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Hayabusa 2's asteroid touch-and-go comes to life in a dramatic new video – Spaceflight Now

<img src = "data: image / gif; base64, R0lGODlhAQABAIAAAAAAAP /// yH5BAEAAAAAAAAAAABAAEAAAIBRAA7" class = "lazy lat hidden" data-Latin type = "iframe" data-Latin-src = "[embedded content]" alt = "" /> [embedded content] A camera that drove on Japan's Hayabusa 2 spacecraft recorded a fantastic view of the probe's final descent to asteroid Ryugu last month, showing the rocky debris saved by the robot explorer's touch-and-go landing to collect a return sample. earth. The built-in camera observed Hayabusa 2's sampling horn contact Ryuguus gravel surface on February 21 when the spacecraft briefly touched and fired a tantalum bullet in the asteroid and burst pieces of rock and powder into the probe's sampling column. [19659004] The video released by the Japanese Space Research Agency on Tuesday shows Hayabusa 2 which begins its final descent from a swing position about 8.5 meters above the asteroid, then freely descending to Ryugu, pulled by the asteroid's thin gravity. After shooting the asteroid with the projectile, Hayabusa fired 2 rocket guns to start climbing into space as pieces of stone thrown away from the Ryugu float nearby. JAXA says the video was released Tuesday running at five times the normal speed. The camera that captured the spectacular image was built and installed using donations from the public. Researchers explained the touch-and-go operation a success and the mission leaders are convinced that Hayabusa 2 made a sufficient sample from Ryugu. Earth regulators ordered Hayabusa 2 to seal the chamber containing the collected asteroid samples for return to earth. Hayabusa…

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A camera that drove on Japan’s Hayabusa 2 spacecraft recorded a fantastic view of the probe’s final descent to asteroid Ryugu last month, showing the rocky debris saved by the robot explorer’s touch-and-go landing to collect a return sample. earth.

The built-in camera observed Hayabusa 2’s sampling horn contact Ryuguus gravel surface on February 21

when the spacecraft briefly touched and fired a tantalum bullet in the asteroid and burst pieces of rock and powder into the probe’s sampling column. [19659004] The video released by the Japanese Space Research Agency on Tuesday shows Hayabusa 2 which begins its final descent from a swing position about 8.5 meters above the asteroid, then freely descending to Ryugu, pulled by the asteroid’s thin gravity. After shooting the asteroid with the projectile, Hayabusa fired 2 rocket guns to start climbing into space as pieces of stone thrown away from the Ryugu float nearby.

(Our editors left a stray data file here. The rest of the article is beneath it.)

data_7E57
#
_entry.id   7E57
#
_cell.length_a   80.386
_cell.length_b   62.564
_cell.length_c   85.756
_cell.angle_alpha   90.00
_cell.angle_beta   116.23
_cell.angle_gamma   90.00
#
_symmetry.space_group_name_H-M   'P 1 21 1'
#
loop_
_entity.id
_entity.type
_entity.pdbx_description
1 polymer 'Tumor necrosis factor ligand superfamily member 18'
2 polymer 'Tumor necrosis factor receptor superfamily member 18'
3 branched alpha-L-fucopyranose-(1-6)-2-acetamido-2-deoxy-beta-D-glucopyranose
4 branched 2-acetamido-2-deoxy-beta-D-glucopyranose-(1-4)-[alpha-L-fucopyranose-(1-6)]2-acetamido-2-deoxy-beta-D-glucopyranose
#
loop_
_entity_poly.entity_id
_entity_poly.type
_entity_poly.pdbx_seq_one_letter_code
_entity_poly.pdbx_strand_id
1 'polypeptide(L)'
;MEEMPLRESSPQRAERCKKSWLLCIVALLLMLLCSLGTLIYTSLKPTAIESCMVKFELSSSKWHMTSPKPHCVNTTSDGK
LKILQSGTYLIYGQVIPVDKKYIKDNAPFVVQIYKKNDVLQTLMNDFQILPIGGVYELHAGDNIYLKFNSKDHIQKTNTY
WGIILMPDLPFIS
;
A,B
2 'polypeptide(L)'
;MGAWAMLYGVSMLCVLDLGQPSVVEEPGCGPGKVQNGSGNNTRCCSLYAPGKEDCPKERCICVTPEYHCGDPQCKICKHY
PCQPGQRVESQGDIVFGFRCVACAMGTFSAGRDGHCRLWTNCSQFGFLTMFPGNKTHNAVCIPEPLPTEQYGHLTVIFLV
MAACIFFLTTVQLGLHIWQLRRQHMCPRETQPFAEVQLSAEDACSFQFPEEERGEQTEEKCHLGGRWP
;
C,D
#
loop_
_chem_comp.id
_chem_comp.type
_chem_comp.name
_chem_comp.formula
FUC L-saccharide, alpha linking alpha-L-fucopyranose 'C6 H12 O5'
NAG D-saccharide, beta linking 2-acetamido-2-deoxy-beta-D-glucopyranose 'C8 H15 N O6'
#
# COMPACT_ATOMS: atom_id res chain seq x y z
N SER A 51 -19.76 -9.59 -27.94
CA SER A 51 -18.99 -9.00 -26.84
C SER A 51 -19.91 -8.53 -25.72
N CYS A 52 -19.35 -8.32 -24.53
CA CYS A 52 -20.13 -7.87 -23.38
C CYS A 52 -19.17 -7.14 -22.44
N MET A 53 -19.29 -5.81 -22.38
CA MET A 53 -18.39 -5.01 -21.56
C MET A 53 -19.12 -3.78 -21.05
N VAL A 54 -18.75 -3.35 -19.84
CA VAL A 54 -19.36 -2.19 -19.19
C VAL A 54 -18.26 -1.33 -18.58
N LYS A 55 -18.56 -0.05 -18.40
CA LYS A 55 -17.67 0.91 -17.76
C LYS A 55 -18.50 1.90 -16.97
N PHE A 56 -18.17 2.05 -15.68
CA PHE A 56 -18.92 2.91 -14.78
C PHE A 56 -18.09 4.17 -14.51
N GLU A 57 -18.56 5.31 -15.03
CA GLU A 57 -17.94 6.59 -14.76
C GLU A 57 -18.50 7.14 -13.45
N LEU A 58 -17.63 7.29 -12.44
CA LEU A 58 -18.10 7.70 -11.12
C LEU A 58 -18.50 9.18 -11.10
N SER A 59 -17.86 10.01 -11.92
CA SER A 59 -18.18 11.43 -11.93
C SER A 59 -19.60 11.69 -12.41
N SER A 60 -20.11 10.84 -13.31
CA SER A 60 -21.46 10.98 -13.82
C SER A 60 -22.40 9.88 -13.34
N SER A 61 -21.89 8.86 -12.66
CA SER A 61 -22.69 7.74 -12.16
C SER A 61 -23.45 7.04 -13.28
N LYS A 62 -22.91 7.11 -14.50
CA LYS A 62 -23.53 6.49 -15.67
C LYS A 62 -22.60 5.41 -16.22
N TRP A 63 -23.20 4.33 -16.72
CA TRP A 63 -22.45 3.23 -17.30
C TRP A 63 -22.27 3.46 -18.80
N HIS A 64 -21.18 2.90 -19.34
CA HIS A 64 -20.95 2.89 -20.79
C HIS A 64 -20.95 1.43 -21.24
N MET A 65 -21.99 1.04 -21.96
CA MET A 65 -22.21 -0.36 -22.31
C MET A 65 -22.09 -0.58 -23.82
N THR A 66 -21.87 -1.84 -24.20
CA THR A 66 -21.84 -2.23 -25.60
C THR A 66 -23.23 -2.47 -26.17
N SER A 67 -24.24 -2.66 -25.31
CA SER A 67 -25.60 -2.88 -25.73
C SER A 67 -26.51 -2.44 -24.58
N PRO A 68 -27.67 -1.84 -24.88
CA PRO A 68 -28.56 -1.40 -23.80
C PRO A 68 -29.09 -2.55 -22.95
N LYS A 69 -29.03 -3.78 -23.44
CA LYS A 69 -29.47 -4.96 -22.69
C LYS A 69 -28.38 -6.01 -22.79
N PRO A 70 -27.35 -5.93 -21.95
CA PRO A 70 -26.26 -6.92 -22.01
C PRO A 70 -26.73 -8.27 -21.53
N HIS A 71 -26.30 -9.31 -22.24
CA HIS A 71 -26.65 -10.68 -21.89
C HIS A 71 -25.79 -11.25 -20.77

JAXA says the video was released Tuesday running at five times the normal speed. The camera that captured the spectacular image was built and installed using donations from the public.

Researchers explained the touch-and-go operation a success and the mission leaders are convinced that Hayabusa 2 made a sufficient sample from Ryugu. Earth regulators ordered Hayabusa 2 to seal the chamber containing the collected asteroid samples for return to earth.

Hayabusa 2 is about halfway through its approximately 18-month stay at asteroid Ryugu and the spacecraft’s touch-and-go February 21 achieved one of the mission’s main goals. Next up will be Hayabusa 2’s release of a bumper to hit the asteroid and cut an artificial crater and expose underground rock material for another sampling attempt later this year.

Hayabusa 2 can return to Earth with at least 100 milligrams of asteroid material, enough for researchers to analyze Ryugu’s chemical composition, reveal information about the object’s history and development. The results can give clues about how water and organic molecules were delivered to the earth in the old solar system.

Designed as a spin stop, Ryugu measures nearly 3000 meters (900 meters) diameter and is rich in coal. Scientists classify Ryugu as a C-type asteroid, and Hayabusa 2’s targets cross the Earth’s orbit on every 1.3-year loop around the sun, making it a potentially dangerous object that can eventually hit our planet.

The next job of the Asteroid probe will be to investigate the planned site for impulse deployment, which is scheduled for use in the first week of April. Hayabusa 2 will burn the copper rock at high speed, creating a crater that reveals immobile rock for Hayabusa 2 picking up on a second touch-and-go maneuver.

But Hayabusa 2 will first drop near the asteroid again at the end of April to investigate the crater before officials decide whether the area is sufficiently secure to continue with the mission’s other sampling attempts. If managers approve the plan, Hayabusa 2’s second touch-and-go at Ryugu is scheduled once after May.

The spacecraft releases the last four small robot markers that were transported to Ryugu sometime after July according to an updated update. mission timeline released by JAXA this week. Hayabusa 2 delivered three jumpers to Ryugu – two from Japan and one from Europe – in September and October.

Mission planner originally intended Hayabusa 2 to collect samples from three sites on the asteroid, but the officials this week said a third sampling attempt It is unlikely before the probe leaves the asteroid.

The mission is scheduled to resign Ryugu in November or December, using ion-guns for return to Earth, where Hayabusa 2’s trial return capsule will be parachuting to a landing in Australia at the end of 2020

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Follow Stephen Clark on Twitter: @ StephenClark1 .

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